Building's news editor relives Monday's communter hell when London's tube almost ground to a halt and Metronet received a £1m slap on the wrist
The Tube. The perennial bane of Londoners' lives. A bad journey into work can ruin your day, and it did so for thousands of passengers on Monday morning when the Central and Circle lines were completely shut down and there were severe problems on others.
The disruption came at a price, and it wasn’t just the patience of Londoners' which at the best of times is never in great supply on the Underground. Metronet, the consortium that maintains those lines, faces a fine of more than £1m for Monday’s problems.
Yesterday Atkins, part of Metronet showed that the doomed contract is hitting its bottom line as it contributed to a £1.4m fall in its interim pre-tax profit. Keith Clarke, Atkins chief executive and chairman of Metronet, always said that he never expected to get any glory out of the contract but that it was worth the hassle in the long term. His own patience must have been tested on that score, and seemingly has been as Metronet announced this week that Clarke would be leaving the chairmanship behind at “some point in the future.”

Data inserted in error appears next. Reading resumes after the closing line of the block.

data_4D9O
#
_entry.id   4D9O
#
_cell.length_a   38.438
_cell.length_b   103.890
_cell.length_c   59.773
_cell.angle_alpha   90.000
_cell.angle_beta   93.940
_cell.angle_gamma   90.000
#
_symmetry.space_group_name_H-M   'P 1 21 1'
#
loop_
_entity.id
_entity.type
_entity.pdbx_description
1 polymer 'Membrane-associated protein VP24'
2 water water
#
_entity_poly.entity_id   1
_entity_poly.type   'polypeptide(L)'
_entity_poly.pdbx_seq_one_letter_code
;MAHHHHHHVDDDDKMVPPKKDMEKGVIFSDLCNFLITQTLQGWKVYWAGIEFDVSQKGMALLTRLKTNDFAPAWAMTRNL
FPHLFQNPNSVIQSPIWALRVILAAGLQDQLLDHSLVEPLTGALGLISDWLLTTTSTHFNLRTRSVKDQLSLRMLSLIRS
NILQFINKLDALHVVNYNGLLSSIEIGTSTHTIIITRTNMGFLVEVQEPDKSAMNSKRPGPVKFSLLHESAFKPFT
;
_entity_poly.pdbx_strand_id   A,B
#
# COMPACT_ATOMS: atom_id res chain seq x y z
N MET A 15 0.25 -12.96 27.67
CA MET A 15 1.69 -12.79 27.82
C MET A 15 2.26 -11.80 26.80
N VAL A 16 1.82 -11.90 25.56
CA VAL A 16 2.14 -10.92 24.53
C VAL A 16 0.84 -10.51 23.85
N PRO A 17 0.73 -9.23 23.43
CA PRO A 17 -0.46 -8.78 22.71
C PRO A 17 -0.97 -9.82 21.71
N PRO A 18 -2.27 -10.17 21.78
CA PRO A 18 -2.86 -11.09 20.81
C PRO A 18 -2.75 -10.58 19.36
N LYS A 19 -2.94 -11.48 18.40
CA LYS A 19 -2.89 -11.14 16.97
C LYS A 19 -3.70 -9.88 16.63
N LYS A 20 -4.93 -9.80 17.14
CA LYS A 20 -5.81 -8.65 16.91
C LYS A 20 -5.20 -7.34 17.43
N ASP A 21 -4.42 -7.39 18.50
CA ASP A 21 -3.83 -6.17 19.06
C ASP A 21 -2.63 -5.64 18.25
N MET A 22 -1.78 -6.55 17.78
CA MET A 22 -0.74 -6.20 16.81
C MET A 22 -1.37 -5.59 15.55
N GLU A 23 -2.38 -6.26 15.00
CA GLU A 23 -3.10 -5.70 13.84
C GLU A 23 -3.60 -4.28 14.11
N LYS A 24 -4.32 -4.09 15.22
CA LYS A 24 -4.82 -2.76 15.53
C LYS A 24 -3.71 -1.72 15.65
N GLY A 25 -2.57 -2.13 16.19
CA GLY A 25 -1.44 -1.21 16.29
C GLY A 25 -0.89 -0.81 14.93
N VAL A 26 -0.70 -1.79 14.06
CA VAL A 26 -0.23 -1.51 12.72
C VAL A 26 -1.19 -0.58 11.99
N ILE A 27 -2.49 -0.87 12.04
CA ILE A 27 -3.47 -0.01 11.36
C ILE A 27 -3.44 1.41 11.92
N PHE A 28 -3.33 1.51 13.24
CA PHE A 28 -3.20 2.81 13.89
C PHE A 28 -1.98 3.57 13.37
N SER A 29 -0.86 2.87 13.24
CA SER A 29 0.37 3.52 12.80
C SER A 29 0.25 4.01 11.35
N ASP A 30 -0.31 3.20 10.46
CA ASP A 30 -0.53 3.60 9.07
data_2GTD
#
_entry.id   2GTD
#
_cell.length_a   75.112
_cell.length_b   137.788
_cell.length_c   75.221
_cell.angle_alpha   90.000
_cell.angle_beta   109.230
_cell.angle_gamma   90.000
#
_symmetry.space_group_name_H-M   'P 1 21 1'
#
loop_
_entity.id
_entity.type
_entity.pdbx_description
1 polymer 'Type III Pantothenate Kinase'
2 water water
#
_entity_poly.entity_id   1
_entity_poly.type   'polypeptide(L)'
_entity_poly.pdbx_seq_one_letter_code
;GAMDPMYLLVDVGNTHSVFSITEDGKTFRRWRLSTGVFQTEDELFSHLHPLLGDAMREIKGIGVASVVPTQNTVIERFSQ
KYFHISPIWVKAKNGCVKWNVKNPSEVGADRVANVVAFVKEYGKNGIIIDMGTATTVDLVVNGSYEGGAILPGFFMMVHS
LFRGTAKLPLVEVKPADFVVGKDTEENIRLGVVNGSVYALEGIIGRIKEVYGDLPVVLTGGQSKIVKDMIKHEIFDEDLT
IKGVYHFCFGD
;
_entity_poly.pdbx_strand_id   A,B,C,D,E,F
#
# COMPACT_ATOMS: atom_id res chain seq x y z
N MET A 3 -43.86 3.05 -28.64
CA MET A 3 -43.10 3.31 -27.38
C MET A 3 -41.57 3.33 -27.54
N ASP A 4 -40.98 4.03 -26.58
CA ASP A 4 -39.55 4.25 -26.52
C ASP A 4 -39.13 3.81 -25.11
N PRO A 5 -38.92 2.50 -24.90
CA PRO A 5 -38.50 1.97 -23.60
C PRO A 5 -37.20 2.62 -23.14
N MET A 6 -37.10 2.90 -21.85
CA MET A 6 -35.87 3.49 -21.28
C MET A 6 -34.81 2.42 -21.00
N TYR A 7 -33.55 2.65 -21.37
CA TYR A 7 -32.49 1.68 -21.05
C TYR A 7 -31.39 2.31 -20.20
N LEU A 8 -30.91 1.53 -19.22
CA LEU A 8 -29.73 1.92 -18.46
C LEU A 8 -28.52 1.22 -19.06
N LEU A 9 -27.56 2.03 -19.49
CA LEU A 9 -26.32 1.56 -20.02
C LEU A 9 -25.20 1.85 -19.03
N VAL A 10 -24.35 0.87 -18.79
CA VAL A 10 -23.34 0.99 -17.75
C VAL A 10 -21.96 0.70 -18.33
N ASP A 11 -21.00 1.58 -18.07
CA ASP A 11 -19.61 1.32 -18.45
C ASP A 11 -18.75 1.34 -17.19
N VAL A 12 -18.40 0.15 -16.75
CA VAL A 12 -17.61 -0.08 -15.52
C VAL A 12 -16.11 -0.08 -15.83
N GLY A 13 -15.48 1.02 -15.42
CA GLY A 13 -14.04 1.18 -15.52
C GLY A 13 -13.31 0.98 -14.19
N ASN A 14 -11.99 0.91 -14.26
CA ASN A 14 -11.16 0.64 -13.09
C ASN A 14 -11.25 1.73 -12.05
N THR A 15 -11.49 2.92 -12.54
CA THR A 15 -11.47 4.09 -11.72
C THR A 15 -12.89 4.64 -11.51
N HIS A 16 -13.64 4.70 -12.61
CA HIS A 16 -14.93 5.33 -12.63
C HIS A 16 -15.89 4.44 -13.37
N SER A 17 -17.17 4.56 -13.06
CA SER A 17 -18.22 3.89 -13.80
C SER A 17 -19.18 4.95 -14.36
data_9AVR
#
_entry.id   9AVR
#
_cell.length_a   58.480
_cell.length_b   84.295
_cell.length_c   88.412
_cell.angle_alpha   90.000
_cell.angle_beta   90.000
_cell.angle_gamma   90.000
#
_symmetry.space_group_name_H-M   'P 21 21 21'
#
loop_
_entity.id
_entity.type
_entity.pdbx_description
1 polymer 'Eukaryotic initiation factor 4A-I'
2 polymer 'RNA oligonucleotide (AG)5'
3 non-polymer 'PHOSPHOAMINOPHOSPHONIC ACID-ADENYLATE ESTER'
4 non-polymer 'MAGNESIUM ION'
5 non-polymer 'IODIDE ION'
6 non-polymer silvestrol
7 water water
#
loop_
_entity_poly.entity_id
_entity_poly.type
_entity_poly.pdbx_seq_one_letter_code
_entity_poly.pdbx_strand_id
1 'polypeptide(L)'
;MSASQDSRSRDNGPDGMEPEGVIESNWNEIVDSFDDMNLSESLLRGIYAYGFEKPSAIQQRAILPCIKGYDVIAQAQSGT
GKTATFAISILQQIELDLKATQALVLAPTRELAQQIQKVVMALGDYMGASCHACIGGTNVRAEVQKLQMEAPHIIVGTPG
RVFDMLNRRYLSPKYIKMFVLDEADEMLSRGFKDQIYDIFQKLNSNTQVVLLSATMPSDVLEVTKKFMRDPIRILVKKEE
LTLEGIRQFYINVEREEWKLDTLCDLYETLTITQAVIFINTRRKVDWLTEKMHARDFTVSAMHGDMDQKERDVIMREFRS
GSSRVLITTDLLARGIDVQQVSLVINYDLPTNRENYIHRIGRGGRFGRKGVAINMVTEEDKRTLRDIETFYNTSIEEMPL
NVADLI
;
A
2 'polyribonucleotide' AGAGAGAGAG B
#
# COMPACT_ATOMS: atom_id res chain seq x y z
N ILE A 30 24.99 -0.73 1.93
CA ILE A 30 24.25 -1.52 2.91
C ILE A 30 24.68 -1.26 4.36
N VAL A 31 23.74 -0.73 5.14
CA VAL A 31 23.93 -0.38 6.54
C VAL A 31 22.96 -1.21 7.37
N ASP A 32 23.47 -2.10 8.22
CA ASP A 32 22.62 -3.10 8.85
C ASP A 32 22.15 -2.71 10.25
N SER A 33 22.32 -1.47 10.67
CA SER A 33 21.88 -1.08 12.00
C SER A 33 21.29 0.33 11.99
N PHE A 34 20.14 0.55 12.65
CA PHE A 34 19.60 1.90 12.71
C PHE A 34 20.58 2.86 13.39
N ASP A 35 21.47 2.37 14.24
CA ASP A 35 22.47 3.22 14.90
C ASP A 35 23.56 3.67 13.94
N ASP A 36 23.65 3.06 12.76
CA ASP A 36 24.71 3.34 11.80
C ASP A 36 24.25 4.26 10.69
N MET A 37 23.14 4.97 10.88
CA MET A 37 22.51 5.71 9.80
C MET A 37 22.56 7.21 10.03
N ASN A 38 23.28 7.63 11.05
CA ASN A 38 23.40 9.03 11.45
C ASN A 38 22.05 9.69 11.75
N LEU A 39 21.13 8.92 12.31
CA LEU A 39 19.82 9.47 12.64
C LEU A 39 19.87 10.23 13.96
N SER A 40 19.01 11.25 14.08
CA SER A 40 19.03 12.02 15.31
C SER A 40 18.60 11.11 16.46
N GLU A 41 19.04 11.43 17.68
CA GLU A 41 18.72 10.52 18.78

Frankly it is a mess, and a frustration indeed. But let’s not forget that when the tube is working, it’s the quickest way of getting around a massive City. And better, I would say, than sitting in a traffic jam for 45 minutes to travel a mile on a bus, even if you have got someone’s armpit in your face.